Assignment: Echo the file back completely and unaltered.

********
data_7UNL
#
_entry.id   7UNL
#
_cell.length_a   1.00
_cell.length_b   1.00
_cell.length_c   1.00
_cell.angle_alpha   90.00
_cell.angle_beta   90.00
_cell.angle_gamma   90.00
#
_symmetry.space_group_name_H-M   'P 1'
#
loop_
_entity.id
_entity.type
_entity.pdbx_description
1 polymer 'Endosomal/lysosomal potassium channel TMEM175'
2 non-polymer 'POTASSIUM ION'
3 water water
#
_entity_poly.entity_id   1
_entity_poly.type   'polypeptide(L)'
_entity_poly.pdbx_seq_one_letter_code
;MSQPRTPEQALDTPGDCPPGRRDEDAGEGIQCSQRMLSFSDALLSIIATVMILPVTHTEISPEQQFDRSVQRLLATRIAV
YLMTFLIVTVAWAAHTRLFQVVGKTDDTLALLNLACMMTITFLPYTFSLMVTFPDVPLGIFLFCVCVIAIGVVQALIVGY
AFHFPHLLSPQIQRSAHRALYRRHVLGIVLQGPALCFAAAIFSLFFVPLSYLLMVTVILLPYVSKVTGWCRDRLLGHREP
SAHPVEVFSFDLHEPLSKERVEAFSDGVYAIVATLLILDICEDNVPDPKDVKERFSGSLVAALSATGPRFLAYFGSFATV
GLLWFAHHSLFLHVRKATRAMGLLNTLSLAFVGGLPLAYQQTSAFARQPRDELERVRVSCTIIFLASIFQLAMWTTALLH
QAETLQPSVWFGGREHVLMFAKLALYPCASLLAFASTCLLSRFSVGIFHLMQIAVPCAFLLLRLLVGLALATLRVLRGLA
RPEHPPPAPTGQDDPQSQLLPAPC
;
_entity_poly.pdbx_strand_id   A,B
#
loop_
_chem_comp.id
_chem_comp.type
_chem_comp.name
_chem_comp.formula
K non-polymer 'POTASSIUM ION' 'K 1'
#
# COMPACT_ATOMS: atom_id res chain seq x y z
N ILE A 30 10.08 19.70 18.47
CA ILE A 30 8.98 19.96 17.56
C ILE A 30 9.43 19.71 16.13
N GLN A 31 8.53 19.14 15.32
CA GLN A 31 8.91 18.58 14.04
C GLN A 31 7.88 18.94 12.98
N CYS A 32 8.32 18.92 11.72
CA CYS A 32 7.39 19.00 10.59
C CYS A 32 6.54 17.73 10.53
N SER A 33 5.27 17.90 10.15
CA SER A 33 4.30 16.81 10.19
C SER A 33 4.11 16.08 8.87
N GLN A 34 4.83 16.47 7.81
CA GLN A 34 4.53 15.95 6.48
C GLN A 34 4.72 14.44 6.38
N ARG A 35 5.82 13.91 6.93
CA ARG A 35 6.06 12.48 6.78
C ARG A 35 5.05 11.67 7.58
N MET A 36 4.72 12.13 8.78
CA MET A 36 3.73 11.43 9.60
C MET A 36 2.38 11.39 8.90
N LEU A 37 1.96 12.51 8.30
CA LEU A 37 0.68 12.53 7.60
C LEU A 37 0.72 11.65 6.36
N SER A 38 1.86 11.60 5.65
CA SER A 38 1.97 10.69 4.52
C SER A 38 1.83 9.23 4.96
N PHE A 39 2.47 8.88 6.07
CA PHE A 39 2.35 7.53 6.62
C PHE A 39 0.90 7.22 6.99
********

data_7UNL
#
_entry.id   7UNL
#
_cell.length_a   1.00
_cell.length_b   1.00
_cell.length_c   1.00
_cell.angle_alpha   90.00
_cell.angle_beta   90.00
_cell.angle_gamma   90.00
#
_symmetry.space_group_name_H-M   'P 1'
#
loop_
_entity.id
_entity.type
_entity.pdbx_description
1 polymer 'Endosomal/lysosomal potassium channel TMEM175'
2 non-polymer 'POTASSIUM ION'
3 water water
#
_entity_poly.entity_id   1
_entity_poly.type   'polypeptide(L)'
_entity_poly.pdbx_seq_one_letter_code
;MSQPRTPEQALDTPGDCPPGRRDEDAGEGIQCSQRMLSFSDALLSIIATVMILPVTHTEISPEQQFDRSVQRLLATRIAV
YLMTFLIVTVAWAAHTRLFQVVGKTDDTLALLNLACMMTITFLPYTFSLMVTFPDVPLGIFLFCVCVIAIGVVQALIVGY
AFHFPHLLSPQIQRSAHRALYRRHVLGIVLQGPALCFAAAIFSLFFVPLSYLLMVTVILLPYVSKVTGWCRDRLLGHREP
SAHPVEVFSFDLHEPLSKERVEAFSDGVYAIVATLLILDICEDNVPDPKDVKERFSGSLVAALSATGPRFLAYFGSFATV
GLLWFAHHSLFLHVRKATRAMGLLNTLSLAFVGGLPLAYQQTSAFARQPRDELERVRVSCTIIFLASIFQLAMWTTALLH
QAETLQPSVWFGGREHVLMFAKLALYPCASLLAFASTCLLSRFSVGIFHLMQIAVPCAFLLLRLLVGLALATLRVLRGLA
RPEHPPPAPTGQDDPQSQLLPAPC
;
_entity_poly.pdbx_strand_id   A,B
#
loop_
_chem_comp.id
_chem_comp.type
_chem_comp.name
_chem_comp.formula
K non-polymer 'POTASSIUM ION' 'K 1'
#
# COMPACT_ATOMS: atom_id res chain seq x y z
N ILE A 30 10.08 19.70 18.47
CA ILE A 30 8.98 19.96 17.56
C ILE A 30 9.43 19.71 16.13
N GLN A 31 8.53 19.14 15.32
CA GLN A 31 8.91 18.58 14.04
C GLN A 31 7.88 18.94 12.98
N CYS A 32 8.32 18.92 11.72
CA CYS A 32 7.39 19.00 10.59
C CYS A 32 6.54 17.73 10.53
N SER A 33 5.27 17.90 10.15
CA SER A 33 4.30 16.81 10.19
C SER A 33 4.11 16.08 8.87
N GLN A 34 4.83 16.47 7.81
CA GLN A 34 4.53 15.95 6.48
C GLN A 34 4.72 14.44 6.38
N ARG A 35 5.82 13.91 6.93
CA ARG A 35 6.06 12.48 6.78
C ARG A 35 5.05 11.67 7.58
N MET A 36 4.72 12.13 8.78
CA MET A 36 3.73 11.43 9.60
C MET A 36 2.38 11.39 8.90
N LEU A 37 1.96 12.51 8.30
CA LEU A 37 0.68 12.53 7.60
C LEU A 37 0.72 11.65 6.36
N SER A 38 1.86 11.60 5.65
CA SER A 38 1.97 10.69 4.52
C SER A 38 1.83 9.23 4.96
N PHE A 39 2.47 8.88 6.07
CA PHE A 39 2.35 7.53 6.62
C PHE A 39 0.90 7.22 6.99